**Examples of low risk of bias:** Interview of all participants; self-completed survey from all participants; review of charts with reproducibility demonstrated; from data base with documentation of accuracy of abstraction of prognostic data**Examples of higher risk of bias:** Chart review without demonstration of reproducibility; data base with uncertain quality of abstraction of prognostic information**Examples of high risk of bias:** Prognostic information from data base with no available documentation of quality of abstraction of prognostic variables

** **

**6. Can we be confident in the
assessment of outcome? **

Definitely yes Probably yes Probably no Definitely no

(low risk of bias) (high risk of bias)

**Examples of low risk of
bias:** Independent blind assessment; Record linkage; For some outcomes (e.g.
fractured hip), reference to the medical record is sufficient to satisfy the
requirement for confirmation of the fracture.

**Examples
of higher risk of bias:** Independent assessment unblinded; self-report; For some
outcomes (e.g. vertebral fracture where reference to x-rays would be required)
reference to the medical record would not be adequate outcomes.

Examples of high risk of bias: uncertain (no description)

**7. Was the follow up of cohorts
adequate? **

Definitely yes Probably yes Probably no Definitely no

(low risk of bias) (high risk of bias)

**Examples of low risk of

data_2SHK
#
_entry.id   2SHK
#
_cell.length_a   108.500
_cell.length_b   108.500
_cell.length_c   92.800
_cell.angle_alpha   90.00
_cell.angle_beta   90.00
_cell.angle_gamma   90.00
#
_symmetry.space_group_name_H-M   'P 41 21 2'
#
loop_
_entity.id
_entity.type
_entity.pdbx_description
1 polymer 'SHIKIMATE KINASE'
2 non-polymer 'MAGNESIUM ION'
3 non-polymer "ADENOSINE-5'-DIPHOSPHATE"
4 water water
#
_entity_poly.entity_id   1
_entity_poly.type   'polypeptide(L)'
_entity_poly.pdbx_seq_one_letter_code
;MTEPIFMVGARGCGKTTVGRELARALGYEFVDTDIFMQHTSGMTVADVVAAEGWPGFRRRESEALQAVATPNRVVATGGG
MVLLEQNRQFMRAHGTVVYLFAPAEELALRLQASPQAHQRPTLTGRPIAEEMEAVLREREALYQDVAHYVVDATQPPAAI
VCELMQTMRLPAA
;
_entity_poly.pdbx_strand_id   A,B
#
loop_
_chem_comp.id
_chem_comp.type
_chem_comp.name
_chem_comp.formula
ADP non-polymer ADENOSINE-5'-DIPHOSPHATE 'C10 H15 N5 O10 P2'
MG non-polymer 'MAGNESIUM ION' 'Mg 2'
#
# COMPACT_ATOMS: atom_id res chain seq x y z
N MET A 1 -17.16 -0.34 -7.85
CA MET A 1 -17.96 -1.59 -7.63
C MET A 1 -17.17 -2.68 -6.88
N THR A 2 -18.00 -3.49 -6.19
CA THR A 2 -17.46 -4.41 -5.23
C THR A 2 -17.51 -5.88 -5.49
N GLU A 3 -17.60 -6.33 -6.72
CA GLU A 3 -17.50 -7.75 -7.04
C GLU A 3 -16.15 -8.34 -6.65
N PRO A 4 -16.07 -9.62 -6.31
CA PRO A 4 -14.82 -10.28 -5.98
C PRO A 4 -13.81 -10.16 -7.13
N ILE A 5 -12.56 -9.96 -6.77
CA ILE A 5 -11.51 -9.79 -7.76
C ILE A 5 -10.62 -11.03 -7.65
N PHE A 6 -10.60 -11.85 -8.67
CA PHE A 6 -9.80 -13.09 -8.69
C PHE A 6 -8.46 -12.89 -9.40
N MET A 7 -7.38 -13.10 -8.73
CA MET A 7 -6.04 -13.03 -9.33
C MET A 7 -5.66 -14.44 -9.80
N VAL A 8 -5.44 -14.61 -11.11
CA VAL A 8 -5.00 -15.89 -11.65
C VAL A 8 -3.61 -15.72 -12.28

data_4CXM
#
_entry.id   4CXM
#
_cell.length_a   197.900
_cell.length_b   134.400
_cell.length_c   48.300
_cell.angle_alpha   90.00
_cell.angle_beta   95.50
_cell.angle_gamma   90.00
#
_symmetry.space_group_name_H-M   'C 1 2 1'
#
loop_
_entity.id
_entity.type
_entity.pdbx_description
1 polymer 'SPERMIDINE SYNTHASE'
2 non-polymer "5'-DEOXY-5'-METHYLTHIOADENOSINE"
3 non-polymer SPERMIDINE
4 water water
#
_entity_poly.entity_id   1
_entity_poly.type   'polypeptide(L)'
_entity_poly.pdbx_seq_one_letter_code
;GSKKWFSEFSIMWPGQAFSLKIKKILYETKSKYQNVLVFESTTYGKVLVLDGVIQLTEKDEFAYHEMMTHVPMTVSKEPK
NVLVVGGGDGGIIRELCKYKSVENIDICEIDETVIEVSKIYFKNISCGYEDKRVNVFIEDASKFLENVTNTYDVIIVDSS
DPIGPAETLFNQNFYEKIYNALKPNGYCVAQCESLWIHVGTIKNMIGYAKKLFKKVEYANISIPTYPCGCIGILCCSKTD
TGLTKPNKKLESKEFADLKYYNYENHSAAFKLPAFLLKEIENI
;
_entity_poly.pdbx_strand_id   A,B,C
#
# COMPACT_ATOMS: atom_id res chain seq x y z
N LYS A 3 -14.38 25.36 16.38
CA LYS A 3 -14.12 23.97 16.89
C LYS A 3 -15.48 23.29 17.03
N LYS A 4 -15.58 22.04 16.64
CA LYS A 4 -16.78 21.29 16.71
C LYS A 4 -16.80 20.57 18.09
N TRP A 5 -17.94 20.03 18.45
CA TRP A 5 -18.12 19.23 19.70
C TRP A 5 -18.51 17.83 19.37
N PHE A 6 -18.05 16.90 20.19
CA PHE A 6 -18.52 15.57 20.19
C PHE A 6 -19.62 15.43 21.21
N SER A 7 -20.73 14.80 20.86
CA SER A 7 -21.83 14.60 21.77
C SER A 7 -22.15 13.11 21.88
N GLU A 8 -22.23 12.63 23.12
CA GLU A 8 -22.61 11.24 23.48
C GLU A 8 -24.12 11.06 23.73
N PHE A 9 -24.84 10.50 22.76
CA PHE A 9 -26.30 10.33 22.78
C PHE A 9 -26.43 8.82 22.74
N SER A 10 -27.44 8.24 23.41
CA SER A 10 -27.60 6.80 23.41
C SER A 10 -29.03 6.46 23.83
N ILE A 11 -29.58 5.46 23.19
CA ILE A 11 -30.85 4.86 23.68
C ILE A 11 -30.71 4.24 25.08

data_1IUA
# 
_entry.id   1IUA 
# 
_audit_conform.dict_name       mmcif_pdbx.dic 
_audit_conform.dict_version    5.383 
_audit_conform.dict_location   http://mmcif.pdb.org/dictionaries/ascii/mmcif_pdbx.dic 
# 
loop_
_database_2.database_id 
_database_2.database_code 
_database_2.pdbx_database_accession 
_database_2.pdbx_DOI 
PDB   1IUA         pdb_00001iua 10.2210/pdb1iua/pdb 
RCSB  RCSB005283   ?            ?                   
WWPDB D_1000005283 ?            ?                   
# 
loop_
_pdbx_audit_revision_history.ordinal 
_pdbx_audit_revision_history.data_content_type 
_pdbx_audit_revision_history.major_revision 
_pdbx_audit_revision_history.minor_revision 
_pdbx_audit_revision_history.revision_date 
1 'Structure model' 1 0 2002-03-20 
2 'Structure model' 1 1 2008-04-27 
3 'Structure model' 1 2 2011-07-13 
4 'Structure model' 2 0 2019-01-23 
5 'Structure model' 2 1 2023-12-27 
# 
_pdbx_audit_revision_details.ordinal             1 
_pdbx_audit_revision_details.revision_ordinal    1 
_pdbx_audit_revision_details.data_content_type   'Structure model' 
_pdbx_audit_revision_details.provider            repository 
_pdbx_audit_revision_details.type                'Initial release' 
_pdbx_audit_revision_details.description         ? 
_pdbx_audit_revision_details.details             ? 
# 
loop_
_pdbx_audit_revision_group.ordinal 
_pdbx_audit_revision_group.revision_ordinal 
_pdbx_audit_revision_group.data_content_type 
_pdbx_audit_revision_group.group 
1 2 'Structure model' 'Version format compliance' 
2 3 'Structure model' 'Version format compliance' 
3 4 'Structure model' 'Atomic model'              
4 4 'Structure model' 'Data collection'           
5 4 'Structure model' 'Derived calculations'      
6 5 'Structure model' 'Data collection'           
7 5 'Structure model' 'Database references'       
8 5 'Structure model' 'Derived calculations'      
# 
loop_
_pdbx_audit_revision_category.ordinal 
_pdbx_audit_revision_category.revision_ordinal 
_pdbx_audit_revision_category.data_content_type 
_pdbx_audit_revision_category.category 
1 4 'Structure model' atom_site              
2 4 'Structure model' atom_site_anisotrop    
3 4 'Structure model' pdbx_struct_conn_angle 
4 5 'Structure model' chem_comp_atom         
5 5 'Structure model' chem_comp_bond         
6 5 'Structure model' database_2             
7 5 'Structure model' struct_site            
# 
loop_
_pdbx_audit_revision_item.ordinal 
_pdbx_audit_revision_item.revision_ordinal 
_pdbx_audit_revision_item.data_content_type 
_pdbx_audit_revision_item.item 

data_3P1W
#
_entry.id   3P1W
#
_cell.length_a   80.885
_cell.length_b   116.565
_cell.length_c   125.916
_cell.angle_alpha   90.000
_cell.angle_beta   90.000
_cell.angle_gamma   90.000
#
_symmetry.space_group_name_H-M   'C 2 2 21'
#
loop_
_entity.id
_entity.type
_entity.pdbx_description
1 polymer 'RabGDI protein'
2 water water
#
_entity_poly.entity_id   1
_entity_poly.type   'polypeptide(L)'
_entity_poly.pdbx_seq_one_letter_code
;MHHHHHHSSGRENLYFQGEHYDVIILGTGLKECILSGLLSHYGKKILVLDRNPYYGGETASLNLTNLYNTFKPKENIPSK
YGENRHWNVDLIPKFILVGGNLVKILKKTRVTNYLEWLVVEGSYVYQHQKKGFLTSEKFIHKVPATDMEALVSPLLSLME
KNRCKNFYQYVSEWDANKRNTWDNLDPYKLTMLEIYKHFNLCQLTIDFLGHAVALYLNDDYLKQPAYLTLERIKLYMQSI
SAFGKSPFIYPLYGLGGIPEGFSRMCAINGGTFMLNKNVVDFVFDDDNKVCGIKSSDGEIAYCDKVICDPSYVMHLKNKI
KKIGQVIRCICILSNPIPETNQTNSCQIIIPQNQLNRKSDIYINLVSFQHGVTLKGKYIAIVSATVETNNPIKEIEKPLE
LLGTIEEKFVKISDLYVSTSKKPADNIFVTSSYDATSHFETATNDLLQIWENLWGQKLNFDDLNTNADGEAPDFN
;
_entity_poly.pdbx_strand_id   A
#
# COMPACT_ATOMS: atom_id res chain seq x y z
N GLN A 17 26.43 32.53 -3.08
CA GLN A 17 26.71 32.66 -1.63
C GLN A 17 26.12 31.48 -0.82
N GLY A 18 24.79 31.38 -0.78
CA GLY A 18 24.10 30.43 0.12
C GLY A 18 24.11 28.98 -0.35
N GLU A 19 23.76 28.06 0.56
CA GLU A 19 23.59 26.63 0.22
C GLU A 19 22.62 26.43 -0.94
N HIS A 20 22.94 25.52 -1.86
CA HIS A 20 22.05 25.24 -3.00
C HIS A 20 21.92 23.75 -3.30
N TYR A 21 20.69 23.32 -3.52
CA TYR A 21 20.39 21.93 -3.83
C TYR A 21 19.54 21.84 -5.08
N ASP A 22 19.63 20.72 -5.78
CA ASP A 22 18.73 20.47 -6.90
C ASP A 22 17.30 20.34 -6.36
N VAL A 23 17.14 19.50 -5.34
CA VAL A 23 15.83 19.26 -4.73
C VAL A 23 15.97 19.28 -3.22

bias:** No missing outcome data; Reasons for missing outcome data unlikely to be
related to true outcome (for survival data, censoring is unlikely to introduce
bias); Missing outcome data balanced in numbers across intervention groups,
with similar reasons for missing data across groups; For dichotomous outcome
data, the proportion of missing outcomes compared with observed event risk is not
enough to have a important impact on the intervention effect estimate; For
continuous outcome data, plausible effect size (difference in means or
standardized difference in means) among missing outcomes is not large enough to
have an important impact on the observed effect size; Missing data have been
imputed using appropriate methods.

**Examples of high risk of
bias:** Reason for missing outcome data likely to be related to true outcome,
with either imbalance in numbers or reasons for missing data across
intervention groups; For dichotomous outcome data, the proportion of missing
outcomes compared with observed event risk is enough to induce important bias
in intervention effect estimate; For continuous outcome data, plausible effect
size (difference in means or standardized difference in means) among missing
outcomes is large enough to induce clinically relevant bias in the observed
effect size.

**8. Were co-Interventions similar
between groups?**

** **

Definitely yes Probably yes Probably no Definitely no

(low risk of bias) (high risk of bias)

**Examples of low risk of
bias:** Most or all relevant
co-interventions that might influence the outcome of interest are documented to
be similar in the exposed and unexposed.

**Examples of high risk of
bias:** Few or no relevant co-interventions that might influence the outcome of
interest are documented to be similar in the exposed and unexposed.